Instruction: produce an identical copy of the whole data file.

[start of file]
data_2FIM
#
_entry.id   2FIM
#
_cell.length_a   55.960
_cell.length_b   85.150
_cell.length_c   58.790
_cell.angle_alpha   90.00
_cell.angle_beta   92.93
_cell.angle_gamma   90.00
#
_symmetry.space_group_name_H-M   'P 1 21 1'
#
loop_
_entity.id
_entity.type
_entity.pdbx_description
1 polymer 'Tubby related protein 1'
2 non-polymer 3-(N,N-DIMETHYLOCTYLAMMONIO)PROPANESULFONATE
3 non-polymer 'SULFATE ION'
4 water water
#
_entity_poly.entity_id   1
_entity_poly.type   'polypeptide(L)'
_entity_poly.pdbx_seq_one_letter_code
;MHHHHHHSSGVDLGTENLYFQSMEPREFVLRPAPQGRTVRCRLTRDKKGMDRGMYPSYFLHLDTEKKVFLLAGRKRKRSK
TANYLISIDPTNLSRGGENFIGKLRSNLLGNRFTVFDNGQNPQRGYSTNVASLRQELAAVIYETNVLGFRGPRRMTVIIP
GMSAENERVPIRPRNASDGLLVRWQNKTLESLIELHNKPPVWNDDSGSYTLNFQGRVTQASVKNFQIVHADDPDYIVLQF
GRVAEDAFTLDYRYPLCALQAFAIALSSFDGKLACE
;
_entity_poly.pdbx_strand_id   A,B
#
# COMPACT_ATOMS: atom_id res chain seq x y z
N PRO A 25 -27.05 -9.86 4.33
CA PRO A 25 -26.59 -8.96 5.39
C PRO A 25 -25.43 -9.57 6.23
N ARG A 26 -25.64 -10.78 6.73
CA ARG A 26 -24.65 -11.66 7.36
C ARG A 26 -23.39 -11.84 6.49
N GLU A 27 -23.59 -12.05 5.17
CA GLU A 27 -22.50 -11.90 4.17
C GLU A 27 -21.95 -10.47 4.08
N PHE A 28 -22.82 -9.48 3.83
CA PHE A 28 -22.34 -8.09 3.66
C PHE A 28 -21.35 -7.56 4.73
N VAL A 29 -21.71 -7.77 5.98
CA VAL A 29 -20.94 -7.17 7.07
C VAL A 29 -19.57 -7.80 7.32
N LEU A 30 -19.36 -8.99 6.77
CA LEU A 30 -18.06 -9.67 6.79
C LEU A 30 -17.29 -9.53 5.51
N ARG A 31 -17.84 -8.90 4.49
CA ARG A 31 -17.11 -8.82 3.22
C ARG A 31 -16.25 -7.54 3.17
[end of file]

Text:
data_2FIM
#
_entry.id   2FIM
#
_cell.length_a   55.960
_cell.length_b   85.150
_cell.length_c   58.790
_cell.angle_alpha   90.00
_cell.angle_beta   92.93
_cell.angle_gamma   90.00
#
_symmetry.space_group_name_H-M   'P 1 21 1'
#
loop_
_entity.id
_entity.type
_entity.pdbx_description
1 polymer 'Tubby related protein 1'
2 non-polymer 3-(N,N-DIMETHYLOCTYLAMMONIO)PROPANESULFONATE
3 non-polymer 'SULFATE ION'
4 water water
#
_entity_poly.entity_id   1
_entity_poly.type   'polypeptide(L)'
_entity_poly.pdbx_seq_one_letter_code
;MHHHHHHSSGVDLGTENLYFQSMEPREFVLRPAPQGRTVRCRLTRDKKGMDRGMYPSYFLHLDTEKKVFLLAGRKRKRSK
TANYLISIDPTNLSRGGENFIGKLRSNLLGNRFTVFDNGQNPQRGYSTNVASLRQELAAVIYETNVLGFRGPRRMTVIIP
GMSAENERVPIRPRNASDGLLVRWQNKTLESLIELHNKPPVWNDDSGSYTLNFQGRVTQASVKNFQIVHADDPDYIVLQF
GRVAEDAFTLDYRYPLCALQAFAIALSSFDGKLACE
;
_entity_poly.pdbx_strand_id   A,B
#
# COMPACT_ATOMS: atom_id res chain seq x y z
N PRO A 25 -27.05 -9.86 4.33
CA PRO A 25 -26.59 -8.96 5.39
C PRO A 25 -25.43 -9.57 6.23
N ARG A 26 -25.64 -10.78 6.73
CA ARG A 26 -24.65 -11.66 7.36
C ARG A 26 -23.39 -11.84 6.49
N GLU A 27 -23.59 -12.05 5.17
CA GLU A 27 -22.50 -11.90 4.17
C GLU A 27 -21.95 -10.47 4.08
N PHE A 28 -22.82 -9.48 3.83
CA PHE A 28 -22.34 -8.09 3.66
C PHE A 28 -21.35 -7.56 4.73
N VAL A 29 -21.71 -7.77 5.98
CA VAL A 29 -20.94 -7.17 7.07
C VAL A 29 -19.57 -7.80 7.32
N LEU A 30 -19.36 -8.99 6.77
CA LEU A 30 -18.06 -9.67 6.79
C LEU A 30 -17.29 -9.53 5.51
N ARG A 31 -17.84 -8.90 4.49
CA ARG A 31 -17.11 -8.82 3.22
C ARG A 31 -16.25 -7.54 3.17